With a cheerful and youthful spirit, CLIFFDIVER from Tulsa (USA) play music that addresses serious and pertinent topics like mental i...

CLIFFDIVER: Positive Mindset and Clever Melodies

With a cheerful and youthful spirit, CLIFFDIVER from Tulsa (USA) play music that addresses serious and pertinent topics like mental illness, but maintaining a hopeful mindset expressed in their joyful and emotional melodies as well their clever and witty lyrics. 

The use of saxophone and other clever instrumental passages sets them apart from other emo/indie rock bands and provide a breath of fresh air to the independent music scene worldwide, experimenting with ska, indie rock, punk rock and emo.

- CLIFFDIVER is a relatively young band, have you played in other bands before? And how did CLIFFDIVER originate? 
Matt: Totally, pretty much all of us have been in bands prior to CLIFFDIVER. I’ve pretty much lost track of how many bands I've been a part of and I think that’s probably the same story for most of us in the band. Joey doesn’t have a ton of band experience but he is definitely a prolific karaoke artisan. So besides Joey, I’ve been in a band with all of the other members of CLIFFDIVER in various projects ranging from reggae to hardcore. I kind of grabbed the dudes I really liked playing with and who I thought would really bring something to the group – so that’s basically how CLIFFDIVER came about. 

- We read on another interview that the name CLIFFDIVER comes from JD Salinger’s classic, Catcher on the Rye. Are there any more books or authors that were and are relevant in the band’s path? 
Joey: Literature has always had an incredible impact on my life. I was cripplingly insecure and anxious as a child and really found solace through escaping into a good book. Heck, I’ve even been employed by four different bookstores. The full title of one of the tracks on our last release (At Your Own Risk) is a reference to Tolkien (Not All Those Who Wander Are Lost but Can Anyone Help Me Get Out of This IKEA?). A few standout authors that I draw inspiration from would be Bukowski, Edgar Allen Poe, Anne Rice, Chuck Palahniuk, Robert Jordan, Lord Byron, Jane Austen and my main man William Shakespeare.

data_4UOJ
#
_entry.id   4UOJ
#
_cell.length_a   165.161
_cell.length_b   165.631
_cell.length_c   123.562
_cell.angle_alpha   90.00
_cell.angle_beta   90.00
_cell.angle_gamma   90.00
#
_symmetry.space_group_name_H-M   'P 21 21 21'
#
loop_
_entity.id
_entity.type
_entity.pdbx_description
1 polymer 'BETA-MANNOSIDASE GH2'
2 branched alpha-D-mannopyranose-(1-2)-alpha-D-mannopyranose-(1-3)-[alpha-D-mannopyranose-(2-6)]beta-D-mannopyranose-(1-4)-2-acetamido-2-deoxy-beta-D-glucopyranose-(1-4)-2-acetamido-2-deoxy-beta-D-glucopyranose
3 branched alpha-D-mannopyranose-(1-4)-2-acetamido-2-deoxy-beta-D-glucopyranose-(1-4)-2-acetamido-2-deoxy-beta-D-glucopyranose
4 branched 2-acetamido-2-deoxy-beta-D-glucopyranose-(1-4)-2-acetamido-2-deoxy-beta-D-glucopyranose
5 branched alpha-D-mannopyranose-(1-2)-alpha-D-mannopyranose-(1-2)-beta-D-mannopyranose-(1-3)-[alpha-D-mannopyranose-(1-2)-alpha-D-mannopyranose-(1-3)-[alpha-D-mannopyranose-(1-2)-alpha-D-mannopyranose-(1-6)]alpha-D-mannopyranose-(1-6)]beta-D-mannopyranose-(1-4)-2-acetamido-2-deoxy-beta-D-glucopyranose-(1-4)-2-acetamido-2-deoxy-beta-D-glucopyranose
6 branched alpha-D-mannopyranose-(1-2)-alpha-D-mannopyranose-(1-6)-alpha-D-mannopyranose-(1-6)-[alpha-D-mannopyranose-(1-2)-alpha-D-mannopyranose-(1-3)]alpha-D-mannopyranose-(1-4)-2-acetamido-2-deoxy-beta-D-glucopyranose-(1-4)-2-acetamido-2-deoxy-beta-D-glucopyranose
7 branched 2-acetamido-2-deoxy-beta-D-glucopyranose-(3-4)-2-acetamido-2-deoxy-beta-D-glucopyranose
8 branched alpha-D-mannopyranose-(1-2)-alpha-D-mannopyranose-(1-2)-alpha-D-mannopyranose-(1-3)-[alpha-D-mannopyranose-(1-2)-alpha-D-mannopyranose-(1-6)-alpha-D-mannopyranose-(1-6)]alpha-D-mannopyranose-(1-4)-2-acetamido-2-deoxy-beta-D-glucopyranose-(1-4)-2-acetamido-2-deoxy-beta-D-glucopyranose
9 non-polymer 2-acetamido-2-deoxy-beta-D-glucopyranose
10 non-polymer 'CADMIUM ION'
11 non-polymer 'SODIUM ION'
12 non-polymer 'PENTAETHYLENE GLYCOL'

- We felt there is a contrast between the cheerful and positive melodies and the more serious and introspective lyrics (even though they do contain some humor). What kind of themes or issues do you feel more inclined to express through your lyrics? 
Joey: I really just try to write lyrics as an honest exploration of living with bi-polar disorder and with that there are times of elation, melancholia, hatred and hope. It’s the whole gambit of human emotion that’s experienced intensely through the lens of living with mental illness. I find that humor is necessary in order to deal with the absurdities that come with random mood swings and days of self-loathing and I want to use it to make dealing with pain easier because it takes away some of its power. I like to use the expression “If I wasn’t laughing, I'd be crying – and I'm getting sick of crying.” 
Matt: When I write lyrics, my goal is to grab those deep emotional thoughts and ideas and turn them into something that almost anyone could relate to in one way or another. I like trying to find things in day-to-day life that would be ordinary or mundane to most people and expose them as emotional elements. Being oddly specific about things is also a fun trick to use when writing - I think some people might be like “OK, what is this guy talking about?” but I think there’s a few people that will be like “Wow, I know exactly what he’s saying” and those are the folks that will hopefully really connect with the music. 

- The videoclip for Cameron Diaz has a very cheerful vibe, especially the saxophone part which we really enjoyed. What concept(s) did you want to work in the video?